Still, the automatic gets the identical fuel economy (27 city/ 33 highway) as the manual gearbox, and revs at interstate speed run a little lower (and quieter) in the autobox, so if you’ll be commuting on the highway the Fit Sport with an automatic and its fun paddle setup may be the way to go. The automatic non-Sport gets even better mileage, 28 city / 35 highway, but lacks a few niceties like remote entry, fog lamps, USB iPod interface and the option of stability control, and rolls on narrower, smaller 15-inch tires vs. the 16-inch tires of the Sport.
The Fit Sport isn’t a sports car, though. The steering is communicative enough without being twitchy, and you can get this car into and out of trouble in fairly straightforward fashion and push the chassis fairly hard before understeer sets in and you wait, and wait some more, for the tires to hook up and receive your inputs.
That said, in a back to back test of a Fit Sport with paddle-shift transmission vs. the 2011 Ford Fiesta (and a very overmatched Toyota Yaris) on a rain-soaked autocross course the Fit suffered most on uneven pavement. The Ford remained composed, has better steering, and a stiffer suspension. This makes the Fiesta sportier than the “sport” Honda Fit, but probably makes the Honda a more comfortable car. And, yes, that Fiesta gets superior mileage to the Fit, but its autobox double clutch transmission lacks a paddle-shift option and the interior space is cramped when compared to the Honda.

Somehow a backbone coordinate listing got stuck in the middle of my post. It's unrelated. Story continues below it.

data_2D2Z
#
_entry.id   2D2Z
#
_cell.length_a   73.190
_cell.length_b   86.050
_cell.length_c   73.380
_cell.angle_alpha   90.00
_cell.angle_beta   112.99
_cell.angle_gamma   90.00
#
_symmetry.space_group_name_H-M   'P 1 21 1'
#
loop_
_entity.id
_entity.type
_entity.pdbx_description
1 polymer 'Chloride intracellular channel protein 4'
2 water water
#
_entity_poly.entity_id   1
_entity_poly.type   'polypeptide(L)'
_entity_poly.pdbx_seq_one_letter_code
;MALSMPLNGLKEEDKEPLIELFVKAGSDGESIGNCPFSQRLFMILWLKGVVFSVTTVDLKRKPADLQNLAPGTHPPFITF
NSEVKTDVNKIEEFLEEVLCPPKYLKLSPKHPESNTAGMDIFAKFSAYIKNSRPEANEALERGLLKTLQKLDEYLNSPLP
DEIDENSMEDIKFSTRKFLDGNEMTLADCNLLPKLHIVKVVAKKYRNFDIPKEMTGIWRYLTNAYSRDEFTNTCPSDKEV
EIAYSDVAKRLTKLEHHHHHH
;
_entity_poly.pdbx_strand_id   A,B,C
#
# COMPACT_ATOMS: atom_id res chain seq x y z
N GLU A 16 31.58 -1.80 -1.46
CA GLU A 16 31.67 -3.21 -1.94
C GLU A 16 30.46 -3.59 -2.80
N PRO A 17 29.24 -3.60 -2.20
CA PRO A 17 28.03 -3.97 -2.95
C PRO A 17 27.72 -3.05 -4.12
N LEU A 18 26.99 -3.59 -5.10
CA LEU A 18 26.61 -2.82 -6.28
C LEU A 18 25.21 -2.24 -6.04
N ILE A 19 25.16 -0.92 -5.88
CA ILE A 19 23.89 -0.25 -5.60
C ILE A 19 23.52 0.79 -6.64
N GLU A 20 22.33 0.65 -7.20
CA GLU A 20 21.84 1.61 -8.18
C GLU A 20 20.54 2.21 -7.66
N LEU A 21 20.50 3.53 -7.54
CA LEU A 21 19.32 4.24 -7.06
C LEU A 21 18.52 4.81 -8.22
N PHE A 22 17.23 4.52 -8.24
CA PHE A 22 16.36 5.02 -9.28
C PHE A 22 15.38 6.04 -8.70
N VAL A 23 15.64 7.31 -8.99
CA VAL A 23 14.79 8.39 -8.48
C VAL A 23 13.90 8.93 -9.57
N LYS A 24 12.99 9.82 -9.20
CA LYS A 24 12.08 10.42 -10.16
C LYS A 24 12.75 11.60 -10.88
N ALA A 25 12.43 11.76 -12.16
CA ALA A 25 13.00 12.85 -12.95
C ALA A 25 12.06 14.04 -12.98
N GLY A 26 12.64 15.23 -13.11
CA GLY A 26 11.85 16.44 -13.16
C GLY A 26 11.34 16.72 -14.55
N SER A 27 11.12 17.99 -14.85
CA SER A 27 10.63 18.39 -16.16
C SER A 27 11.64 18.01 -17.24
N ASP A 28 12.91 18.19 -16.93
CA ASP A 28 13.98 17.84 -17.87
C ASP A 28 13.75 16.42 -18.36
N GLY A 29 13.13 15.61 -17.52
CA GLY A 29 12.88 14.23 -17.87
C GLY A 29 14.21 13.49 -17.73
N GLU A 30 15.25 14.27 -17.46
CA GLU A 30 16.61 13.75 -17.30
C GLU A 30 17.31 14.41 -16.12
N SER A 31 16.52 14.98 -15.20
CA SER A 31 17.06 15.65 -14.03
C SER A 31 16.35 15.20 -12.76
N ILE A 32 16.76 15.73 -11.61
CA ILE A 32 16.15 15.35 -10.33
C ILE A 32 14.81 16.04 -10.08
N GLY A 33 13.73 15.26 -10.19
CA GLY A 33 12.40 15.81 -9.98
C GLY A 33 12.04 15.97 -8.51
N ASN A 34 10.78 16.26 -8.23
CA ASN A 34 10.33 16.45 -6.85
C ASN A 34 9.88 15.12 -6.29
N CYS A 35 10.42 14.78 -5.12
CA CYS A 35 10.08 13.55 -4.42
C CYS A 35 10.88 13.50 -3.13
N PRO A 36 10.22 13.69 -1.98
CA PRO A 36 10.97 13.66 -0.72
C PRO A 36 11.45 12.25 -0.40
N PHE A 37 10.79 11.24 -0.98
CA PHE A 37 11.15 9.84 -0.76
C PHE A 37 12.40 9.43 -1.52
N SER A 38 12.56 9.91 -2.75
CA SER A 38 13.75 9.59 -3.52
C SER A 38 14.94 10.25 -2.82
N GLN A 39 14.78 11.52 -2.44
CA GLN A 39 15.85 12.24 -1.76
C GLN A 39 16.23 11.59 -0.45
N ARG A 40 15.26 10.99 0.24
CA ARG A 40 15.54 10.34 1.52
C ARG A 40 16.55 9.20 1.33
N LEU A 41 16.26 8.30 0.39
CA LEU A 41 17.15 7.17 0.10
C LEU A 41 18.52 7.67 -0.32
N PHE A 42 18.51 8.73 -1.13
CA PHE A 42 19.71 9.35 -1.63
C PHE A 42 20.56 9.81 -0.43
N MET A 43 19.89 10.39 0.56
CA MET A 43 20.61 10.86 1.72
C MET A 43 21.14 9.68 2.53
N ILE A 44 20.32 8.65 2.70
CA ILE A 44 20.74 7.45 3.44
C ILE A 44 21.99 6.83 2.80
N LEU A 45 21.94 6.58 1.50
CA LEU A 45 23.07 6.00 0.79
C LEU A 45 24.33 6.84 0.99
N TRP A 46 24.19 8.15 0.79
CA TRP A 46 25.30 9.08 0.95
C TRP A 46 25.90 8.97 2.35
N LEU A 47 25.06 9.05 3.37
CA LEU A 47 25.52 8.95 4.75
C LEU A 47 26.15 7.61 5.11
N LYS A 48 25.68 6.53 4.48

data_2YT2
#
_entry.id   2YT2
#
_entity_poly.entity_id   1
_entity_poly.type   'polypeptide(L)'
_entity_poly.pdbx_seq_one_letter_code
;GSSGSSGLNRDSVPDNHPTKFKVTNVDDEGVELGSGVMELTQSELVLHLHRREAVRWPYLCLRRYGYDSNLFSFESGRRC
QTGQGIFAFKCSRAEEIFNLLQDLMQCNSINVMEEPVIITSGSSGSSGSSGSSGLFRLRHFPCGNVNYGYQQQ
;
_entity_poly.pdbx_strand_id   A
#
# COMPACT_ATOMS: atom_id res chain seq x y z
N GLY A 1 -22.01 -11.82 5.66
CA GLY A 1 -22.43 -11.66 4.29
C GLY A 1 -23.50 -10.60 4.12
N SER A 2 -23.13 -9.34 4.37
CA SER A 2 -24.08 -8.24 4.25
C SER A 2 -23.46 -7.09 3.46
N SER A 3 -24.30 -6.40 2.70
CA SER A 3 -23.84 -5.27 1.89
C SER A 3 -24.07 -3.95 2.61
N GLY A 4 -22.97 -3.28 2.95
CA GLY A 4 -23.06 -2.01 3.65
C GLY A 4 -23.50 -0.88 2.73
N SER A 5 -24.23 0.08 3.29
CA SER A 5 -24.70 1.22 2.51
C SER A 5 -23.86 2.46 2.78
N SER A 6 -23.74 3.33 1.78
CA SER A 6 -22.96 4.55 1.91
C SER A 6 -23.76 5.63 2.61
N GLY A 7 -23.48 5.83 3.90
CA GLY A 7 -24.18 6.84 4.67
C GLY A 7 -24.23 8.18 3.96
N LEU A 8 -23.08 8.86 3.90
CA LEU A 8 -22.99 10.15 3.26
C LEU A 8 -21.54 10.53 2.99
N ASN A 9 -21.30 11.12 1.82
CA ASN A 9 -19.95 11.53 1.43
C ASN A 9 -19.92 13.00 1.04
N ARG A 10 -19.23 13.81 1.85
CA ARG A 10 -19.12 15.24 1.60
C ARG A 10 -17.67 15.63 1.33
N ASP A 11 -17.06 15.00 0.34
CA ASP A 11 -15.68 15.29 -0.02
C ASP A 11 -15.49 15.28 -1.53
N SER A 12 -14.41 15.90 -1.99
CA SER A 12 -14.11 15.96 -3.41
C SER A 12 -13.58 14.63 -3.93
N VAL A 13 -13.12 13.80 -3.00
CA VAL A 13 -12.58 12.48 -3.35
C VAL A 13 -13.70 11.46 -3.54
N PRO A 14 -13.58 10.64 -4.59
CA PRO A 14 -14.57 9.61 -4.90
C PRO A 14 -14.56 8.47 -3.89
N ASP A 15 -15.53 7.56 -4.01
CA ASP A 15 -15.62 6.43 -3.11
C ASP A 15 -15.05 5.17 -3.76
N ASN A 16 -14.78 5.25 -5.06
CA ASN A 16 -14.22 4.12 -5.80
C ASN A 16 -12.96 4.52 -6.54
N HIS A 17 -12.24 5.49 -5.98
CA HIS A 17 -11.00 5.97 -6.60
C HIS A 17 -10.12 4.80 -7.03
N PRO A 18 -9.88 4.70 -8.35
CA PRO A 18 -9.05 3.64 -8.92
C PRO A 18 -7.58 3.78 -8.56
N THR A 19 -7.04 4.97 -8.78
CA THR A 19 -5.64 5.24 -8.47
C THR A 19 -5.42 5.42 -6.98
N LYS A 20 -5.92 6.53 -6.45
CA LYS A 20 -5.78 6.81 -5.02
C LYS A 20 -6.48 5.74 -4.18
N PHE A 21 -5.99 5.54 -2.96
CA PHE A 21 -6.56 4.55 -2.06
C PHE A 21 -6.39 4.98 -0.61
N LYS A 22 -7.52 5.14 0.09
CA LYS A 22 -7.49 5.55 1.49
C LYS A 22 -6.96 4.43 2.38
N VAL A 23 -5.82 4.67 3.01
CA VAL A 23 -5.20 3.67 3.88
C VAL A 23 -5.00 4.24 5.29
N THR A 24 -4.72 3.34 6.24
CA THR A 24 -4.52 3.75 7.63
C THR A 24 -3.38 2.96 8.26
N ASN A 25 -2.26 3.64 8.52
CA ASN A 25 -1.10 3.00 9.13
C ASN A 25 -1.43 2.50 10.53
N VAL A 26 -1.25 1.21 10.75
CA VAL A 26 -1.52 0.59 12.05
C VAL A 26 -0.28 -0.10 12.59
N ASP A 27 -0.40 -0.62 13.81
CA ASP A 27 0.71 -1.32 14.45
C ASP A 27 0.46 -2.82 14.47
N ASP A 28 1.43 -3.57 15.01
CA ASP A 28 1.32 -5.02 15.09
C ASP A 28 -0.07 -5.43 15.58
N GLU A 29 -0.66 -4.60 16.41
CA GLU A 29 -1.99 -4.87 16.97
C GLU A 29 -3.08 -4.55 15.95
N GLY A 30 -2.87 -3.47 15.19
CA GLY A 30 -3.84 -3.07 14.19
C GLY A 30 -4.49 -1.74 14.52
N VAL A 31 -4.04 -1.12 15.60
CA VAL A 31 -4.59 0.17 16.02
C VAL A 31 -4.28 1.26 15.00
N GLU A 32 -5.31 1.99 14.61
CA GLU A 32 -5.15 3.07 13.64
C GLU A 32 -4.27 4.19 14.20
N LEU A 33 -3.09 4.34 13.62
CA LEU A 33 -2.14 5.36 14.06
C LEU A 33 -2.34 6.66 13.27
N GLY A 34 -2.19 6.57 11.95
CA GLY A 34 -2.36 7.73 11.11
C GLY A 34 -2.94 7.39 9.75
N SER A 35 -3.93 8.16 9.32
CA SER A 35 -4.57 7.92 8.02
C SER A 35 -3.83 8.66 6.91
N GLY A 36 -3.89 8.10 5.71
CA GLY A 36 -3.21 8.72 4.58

That doesn’t make the Fit better—unless what you want is a more flexible cabin and are willing to sacrifice some curve-carving agility and a little fuel economy to get it.
What it comes down to, then, is choices. Yes, at last, there are choices, even with economy cars!
And both this Fit and that Fiesta are leading that charge—and you can bet that as more smaller cars like the Fiat 500 get here, we'll see the segment heat up further, melding and merging the priorities of fun, pragmatism and sports car flavor. That, at least, is the fondest hope of this reviewer, who would prefer the steering of the Ford, the handling of the Ford, the gearbox of the Honda, the mileage of the Ford, and the flexible cabin of the Honda. Maybe the new Ford Focus (in 2011) will fit the bill? Or maybe an RS version or at least the ST.